There are so many myths and misunderstandings around estate planning that prevent people from creating their plans – and creating instructions – when they should. A plan inherently benefits from proactive action; otherwise, a process becomes reactive, and that’s where things get complicated.
If you wait until you have a medical emergency to set a plan in place, or you die unexpectedly, loved ones are forced into unimaginably difficult positions.
Estate Planning is Essential
In best-case scenarios, families and loved ones make choices that work but have nothing to do with what you would have wanted. In worst-case scenarios, the lack of proper estate planning means your estate is at the mercy of the probate process (and intestate succession laws), families become fractured due to lack of agreements, or the ones you love most must pour their own time, energy, and financial resources to take care of things.
We understand how hard it can be to think about your own mortality or traumatic events that might render you incapacitated. However, we work with clients daily who are “victims” of their loved one’s resistance to estate plans, leaving relatives to clean up the resulting financial and legal messes.
The good news is that estate planning can be very simple; you can continue adjusting, amending, and adding to your initial plan as the years go by.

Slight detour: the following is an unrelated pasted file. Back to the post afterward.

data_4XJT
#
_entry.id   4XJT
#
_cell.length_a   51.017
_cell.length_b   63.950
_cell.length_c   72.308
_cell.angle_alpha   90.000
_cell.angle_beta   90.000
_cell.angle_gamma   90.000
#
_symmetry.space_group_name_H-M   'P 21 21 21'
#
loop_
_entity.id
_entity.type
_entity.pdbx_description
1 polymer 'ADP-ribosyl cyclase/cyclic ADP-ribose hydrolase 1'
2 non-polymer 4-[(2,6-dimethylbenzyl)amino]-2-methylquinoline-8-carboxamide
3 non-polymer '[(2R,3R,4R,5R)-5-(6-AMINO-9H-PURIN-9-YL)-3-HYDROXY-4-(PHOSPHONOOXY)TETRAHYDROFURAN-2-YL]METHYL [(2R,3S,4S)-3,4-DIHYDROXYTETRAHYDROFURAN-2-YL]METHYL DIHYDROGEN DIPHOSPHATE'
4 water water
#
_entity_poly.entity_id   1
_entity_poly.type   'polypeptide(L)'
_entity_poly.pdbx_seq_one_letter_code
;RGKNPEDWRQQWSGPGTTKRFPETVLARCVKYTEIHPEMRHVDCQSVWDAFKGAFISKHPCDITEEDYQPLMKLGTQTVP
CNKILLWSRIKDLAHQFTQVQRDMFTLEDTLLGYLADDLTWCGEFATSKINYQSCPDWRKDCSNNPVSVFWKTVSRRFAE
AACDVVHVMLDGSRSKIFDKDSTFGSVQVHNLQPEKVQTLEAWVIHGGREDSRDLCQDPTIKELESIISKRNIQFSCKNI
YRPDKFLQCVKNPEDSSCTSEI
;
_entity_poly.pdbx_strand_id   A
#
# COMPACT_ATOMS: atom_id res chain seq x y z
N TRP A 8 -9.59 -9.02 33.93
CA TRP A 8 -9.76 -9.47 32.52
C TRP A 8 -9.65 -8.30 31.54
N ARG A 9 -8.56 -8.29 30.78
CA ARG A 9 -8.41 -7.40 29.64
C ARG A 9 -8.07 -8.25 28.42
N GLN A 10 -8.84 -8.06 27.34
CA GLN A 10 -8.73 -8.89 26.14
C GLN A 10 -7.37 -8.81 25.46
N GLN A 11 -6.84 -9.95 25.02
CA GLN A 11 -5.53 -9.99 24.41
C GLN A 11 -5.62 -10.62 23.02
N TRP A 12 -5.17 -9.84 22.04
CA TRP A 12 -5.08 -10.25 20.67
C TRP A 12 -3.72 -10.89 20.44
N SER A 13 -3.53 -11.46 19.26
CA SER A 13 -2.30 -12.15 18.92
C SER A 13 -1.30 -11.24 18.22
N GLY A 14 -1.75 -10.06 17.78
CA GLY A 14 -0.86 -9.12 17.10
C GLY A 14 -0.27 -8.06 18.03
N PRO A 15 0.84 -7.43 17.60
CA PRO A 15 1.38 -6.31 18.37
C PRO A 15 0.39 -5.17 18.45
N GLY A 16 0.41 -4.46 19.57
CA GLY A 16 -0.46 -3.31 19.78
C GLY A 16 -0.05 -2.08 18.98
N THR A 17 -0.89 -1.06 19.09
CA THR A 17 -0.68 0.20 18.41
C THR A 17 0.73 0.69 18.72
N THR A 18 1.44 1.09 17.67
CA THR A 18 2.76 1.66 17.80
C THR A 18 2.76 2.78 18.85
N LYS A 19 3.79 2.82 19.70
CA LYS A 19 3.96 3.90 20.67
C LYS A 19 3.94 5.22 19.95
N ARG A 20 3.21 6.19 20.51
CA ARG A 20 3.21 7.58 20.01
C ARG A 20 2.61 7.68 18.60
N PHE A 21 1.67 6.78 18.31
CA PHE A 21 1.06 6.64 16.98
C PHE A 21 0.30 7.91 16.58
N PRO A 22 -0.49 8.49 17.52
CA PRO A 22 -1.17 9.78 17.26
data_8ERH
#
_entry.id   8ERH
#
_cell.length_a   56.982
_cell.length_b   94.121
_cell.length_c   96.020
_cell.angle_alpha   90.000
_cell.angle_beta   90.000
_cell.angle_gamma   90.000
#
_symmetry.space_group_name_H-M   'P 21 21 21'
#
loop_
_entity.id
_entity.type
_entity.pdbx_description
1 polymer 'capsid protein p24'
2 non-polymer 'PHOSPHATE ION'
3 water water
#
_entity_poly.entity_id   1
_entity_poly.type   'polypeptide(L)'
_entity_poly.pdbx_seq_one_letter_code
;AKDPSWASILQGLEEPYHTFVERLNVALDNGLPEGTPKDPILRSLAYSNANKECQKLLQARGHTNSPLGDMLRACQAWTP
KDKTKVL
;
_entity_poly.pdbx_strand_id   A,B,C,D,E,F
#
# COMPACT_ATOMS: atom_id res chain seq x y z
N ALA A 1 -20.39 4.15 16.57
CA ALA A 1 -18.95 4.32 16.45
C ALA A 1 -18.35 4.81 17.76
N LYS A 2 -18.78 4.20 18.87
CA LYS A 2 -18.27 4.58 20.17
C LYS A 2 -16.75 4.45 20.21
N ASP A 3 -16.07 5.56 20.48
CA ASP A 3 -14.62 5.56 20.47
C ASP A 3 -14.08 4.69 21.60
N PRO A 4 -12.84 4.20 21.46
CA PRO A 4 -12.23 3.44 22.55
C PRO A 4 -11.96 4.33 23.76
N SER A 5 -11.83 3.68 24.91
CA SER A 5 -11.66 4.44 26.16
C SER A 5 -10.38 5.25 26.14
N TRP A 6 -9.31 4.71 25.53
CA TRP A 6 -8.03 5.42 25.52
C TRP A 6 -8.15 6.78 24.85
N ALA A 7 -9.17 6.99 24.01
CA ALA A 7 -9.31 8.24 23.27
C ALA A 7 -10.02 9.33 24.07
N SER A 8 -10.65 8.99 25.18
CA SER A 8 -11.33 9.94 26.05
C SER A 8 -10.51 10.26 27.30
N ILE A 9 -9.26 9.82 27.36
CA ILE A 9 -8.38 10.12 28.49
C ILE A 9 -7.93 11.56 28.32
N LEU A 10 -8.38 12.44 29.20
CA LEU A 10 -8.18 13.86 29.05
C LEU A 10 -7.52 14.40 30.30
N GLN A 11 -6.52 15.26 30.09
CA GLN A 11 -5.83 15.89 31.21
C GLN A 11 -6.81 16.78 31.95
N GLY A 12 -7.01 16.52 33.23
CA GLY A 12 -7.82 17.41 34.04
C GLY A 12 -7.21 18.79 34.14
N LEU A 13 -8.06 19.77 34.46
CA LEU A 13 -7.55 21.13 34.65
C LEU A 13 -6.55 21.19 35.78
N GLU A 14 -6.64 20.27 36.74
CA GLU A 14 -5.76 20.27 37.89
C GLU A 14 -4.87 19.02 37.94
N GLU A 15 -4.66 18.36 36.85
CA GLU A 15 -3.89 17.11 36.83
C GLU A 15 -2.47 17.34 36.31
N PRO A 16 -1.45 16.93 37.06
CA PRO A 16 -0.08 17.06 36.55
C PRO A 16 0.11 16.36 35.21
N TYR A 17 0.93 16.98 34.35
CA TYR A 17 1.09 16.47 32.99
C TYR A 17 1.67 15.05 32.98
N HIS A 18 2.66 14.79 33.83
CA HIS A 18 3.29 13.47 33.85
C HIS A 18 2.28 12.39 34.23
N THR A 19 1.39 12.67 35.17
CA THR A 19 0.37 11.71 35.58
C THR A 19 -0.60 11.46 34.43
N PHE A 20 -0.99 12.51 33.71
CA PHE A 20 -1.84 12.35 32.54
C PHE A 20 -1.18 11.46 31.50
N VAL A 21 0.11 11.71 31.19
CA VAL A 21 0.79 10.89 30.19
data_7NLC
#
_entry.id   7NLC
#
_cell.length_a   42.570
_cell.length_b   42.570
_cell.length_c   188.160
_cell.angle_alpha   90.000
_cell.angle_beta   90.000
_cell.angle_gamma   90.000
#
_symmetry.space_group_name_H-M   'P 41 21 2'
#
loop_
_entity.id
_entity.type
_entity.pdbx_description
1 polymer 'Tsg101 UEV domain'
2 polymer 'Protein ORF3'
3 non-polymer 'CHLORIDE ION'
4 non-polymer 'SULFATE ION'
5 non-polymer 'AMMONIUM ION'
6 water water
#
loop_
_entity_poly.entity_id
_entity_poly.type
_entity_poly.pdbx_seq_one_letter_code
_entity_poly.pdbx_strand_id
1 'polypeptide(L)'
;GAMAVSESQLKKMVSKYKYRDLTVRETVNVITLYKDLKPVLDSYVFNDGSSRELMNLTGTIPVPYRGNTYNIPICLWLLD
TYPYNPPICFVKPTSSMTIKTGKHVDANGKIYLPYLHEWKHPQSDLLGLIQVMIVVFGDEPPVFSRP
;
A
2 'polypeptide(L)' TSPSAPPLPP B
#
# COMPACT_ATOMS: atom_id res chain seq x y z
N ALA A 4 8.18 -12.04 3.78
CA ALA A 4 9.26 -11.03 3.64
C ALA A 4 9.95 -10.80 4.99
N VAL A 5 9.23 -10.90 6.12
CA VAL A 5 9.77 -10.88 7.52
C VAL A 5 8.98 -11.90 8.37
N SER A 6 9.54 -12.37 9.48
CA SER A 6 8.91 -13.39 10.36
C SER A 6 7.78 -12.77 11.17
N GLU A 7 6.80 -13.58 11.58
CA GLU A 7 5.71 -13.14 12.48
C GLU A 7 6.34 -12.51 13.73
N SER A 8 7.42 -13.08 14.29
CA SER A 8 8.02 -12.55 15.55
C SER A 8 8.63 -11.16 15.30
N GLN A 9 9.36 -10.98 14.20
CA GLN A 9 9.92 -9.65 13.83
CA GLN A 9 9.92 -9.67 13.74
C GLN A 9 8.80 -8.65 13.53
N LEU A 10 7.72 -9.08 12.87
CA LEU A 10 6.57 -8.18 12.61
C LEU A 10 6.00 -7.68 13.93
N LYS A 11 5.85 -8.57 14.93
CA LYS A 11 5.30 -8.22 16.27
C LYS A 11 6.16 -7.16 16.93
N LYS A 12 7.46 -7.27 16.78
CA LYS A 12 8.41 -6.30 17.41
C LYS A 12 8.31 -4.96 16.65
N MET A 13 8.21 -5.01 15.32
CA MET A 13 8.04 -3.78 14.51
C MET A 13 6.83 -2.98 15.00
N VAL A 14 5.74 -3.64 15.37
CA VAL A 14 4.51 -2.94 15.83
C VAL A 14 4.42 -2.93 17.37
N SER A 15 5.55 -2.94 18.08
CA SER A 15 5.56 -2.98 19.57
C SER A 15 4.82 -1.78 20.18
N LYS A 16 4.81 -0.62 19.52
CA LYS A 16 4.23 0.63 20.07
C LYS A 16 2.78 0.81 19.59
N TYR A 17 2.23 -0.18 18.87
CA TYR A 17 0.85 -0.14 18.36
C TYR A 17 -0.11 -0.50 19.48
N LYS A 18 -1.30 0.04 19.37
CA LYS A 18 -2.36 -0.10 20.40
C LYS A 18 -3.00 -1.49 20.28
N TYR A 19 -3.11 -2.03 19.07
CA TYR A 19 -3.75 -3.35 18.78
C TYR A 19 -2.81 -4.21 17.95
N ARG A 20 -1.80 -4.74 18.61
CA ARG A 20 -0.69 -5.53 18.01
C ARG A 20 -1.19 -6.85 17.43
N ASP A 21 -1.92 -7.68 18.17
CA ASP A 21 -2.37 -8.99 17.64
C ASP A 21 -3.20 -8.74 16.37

Phase 1: Keep it Simple
If creating a full-spectrum estate plan feels overwhelming, that’s okay. There are ways to keep it simple during the first estate planning phase.
One of the essentials of estate planning is to Take care of any minors or special needs dependents
First and foremost, you must ensure there is a clear plan about who will take care of your minor children or special needs dependents if you die unexpectedly, are rendered incapacitated (unable to make decisions for yourself), or require long-term care as a result of an accident.
Without a guardianship plan in place, your children can wind up in extremely stressful situations, including family battles, inconsistent living spaces, and repeat transitions. This is an unfair situation during a time when they are already burdened with the emotional trauma of whatever has happened to you.
Create a basic advanced medical directive
An advanced medical directive can be very simple or very complex. However, at the very least, you should have legally binding documents that outline:
- Who can make medical decisions for you if you cannot make them for yourself (called a medical power of attorney or a healthcare proxy).
- Whether or not you want to be on life support (under what circumstances, and for how long).
- Live-saving interventions you would or would not want.
- Comfort care measures you’d like to have in place for long-term hospital/acute care stays or through end-of-life scenarios.
Speak to your healthcare provider and ask for a copy of an Advanced Medical Directive form. You can also review free options online. Otherwise, we highly recommend visiting Five Wishes, where you can get digital and paper forms for a very small fee.
Once you’ve completed a basic advanced medical directive, share it with all healthcare providers, your spouse/partner, your children (if age-appropriate), and any other immediate loved ones who should know and understand your choices.
Complete beneficiary information for all financial accounts